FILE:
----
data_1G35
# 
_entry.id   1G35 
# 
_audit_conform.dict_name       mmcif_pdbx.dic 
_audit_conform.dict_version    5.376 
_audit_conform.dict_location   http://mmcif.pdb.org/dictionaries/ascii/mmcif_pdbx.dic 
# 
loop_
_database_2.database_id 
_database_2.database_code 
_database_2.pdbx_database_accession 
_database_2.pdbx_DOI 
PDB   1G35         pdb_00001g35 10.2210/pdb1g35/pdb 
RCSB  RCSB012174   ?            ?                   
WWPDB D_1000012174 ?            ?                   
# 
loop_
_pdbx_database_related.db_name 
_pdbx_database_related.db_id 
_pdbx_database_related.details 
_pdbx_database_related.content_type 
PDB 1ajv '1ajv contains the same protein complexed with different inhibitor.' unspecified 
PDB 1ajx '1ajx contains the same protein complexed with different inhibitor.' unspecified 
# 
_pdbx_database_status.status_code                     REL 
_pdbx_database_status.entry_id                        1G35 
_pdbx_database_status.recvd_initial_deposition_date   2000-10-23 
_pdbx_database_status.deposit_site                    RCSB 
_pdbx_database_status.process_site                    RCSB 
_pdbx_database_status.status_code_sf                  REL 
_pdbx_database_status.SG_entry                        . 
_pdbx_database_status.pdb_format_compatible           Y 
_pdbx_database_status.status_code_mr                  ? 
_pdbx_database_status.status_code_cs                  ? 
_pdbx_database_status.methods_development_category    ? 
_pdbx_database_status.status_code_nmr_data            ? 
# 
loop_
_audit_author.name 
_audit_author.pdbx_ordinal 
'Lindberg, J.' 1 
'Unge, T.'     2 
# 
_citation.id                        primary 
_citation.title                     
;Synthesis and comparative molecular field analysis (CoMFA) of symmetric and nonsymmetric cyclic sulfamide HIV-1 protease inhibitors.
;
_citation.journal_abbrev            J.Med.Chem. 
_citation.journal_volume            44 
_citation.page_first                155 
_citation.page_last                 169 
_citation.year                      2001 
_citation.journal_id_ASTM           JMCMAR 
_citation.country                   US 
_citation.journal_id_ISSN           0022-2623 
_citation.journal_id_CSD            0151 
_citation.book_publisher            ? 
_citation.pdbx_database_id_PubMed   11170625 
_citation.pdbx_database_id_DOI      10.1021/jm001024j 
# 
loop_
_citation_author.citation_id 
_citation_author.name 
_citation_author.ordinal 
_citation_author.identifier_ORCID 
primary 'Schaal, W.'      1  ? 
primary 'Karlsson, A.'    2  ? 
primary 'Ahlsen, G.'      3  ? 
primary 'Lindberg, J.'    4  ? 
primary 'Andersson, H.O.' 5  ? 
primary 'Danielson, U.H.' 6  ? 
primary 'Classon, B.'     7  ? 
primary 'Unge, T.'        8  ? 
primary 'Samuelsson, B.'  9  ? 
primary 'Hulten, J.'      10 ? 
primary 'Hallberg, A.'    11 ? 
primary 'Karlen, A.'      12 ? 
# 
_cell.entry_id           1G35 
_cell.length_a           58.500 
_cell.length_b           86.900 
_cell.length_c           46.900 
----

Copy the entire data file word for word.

data_1G35
# 
_entry.id   1G35 
# 
_audit_conform.dict_name       mmcif_pdbx.dic 
_audit_conform.dict_version    5.376 
_audit_conform.dict_location   http://mmcif.pdb.org/dictionaries/ascii/mmcif_pdbx.dic 
# 
loop_
_database_2.database_id 
_database_2.database_code 
_database_2.pdbx_database_accession 
_database_2.pdbx_DOI 
PDB   1G35         pdb_00001g35 10.2210/pdb1g35/pdb 
RCSB  RCSB012174   ?            ?                   
WWPDB D_1000012174 ?            ?                   
# 
loop_
_pdbx_database_related.db_name 
_pdbx_database_related.db_id 
_pdbx_database_related.details 
_pdbx_database_related.content_type 
PDB 1ajv '1ajv contains the same protein complexed with different inhibitor.' unspecified 
PDB 1ajx '1ajx contains the same protein complexed with different inhibitor.' unspecified 
# 
_pdbx_database_status.status_code                     REL 
_pdbx_database_status.entry_id                        1G35 
_pdbx_database_status.recvd_initial_deposition_date   2000-10-23 
_pdbx_database_status.deposit_site                    RCSB 
_pdbx_database_status.process_site                    RCSB 
_pdbx_database_status.status_code_sf                  REL 
_pdbx_database_status.SG_entry                        . 
_pdbx_database_status.pdb_format_compatible           Y 
_pdbx_database_status.status_code_mr                  ? 
_pdbx_database_status.status_code_cs                  ? 
_pdbx_database_status.methods_development_category    ? 
_pdbx_database_status.status_code_nmr_data            ? 
# 
loop_
_audit_author.name 
_audit_author.pdbx_ordinal 
'Lindberg, J.' 1 
'Unge, T.'     2 
# 
_citation.id                        primary 
_citation.title                     
;Synthesis and comparative molecular field analysis (CoMFA) of symmetric and nonsymmetric cyclic sulfamide HIV-1 protease inhibitors.
;
_citation.journal_abbrev            J.Med.Chem. 
_citation.journal_volume            44 
_citation.page_first                155 
_citation.page_last                 169 
_citation.year                      2001 
_citation.journal_id_ASTM           JMCMAR 
_citation.country                   US 
_citation.journal_id_ISSN           0022-2623 
_citation.journal_id_CSD            0151 
_citation.book_publisher            ? 
_citation.pdbx_database_id_PubMed   11170625 
_citation.pdbx_database_id_DOI      10.1021/jm001024j 
# 
loop_
_citation_author.citation_id 
_citation_author.name 
_citation_author.ordinal 
_citation_author.identifier_ORCID 
primary 'Schaal, W.'      1  ? 
primary 'Karlsson, A.'    2  ? 
primary 'Ahlsen, G.'      3  ? 
primary 'Lindberg, J.'    4  ? 
primary 'Andersson, H.O.' 5  ? 
primary 'Danielson, U.H.' 6  ? 
primary 'Classon, B.'     7  ? 
primary 'Unge, T.'        8  ? 
primary 'Samuelsson, B.'  9  ? 
primary 'Hulten, J.'      10 ? 
primary 'Hallberg, A.'    11 ? 
primary 'Karlen, A.'      12 ? 
# 
_cell.entry_id           1G35 
_cell.length_a           58.500 
_cell.length_b           86.900 
_cell.length_c           46.900 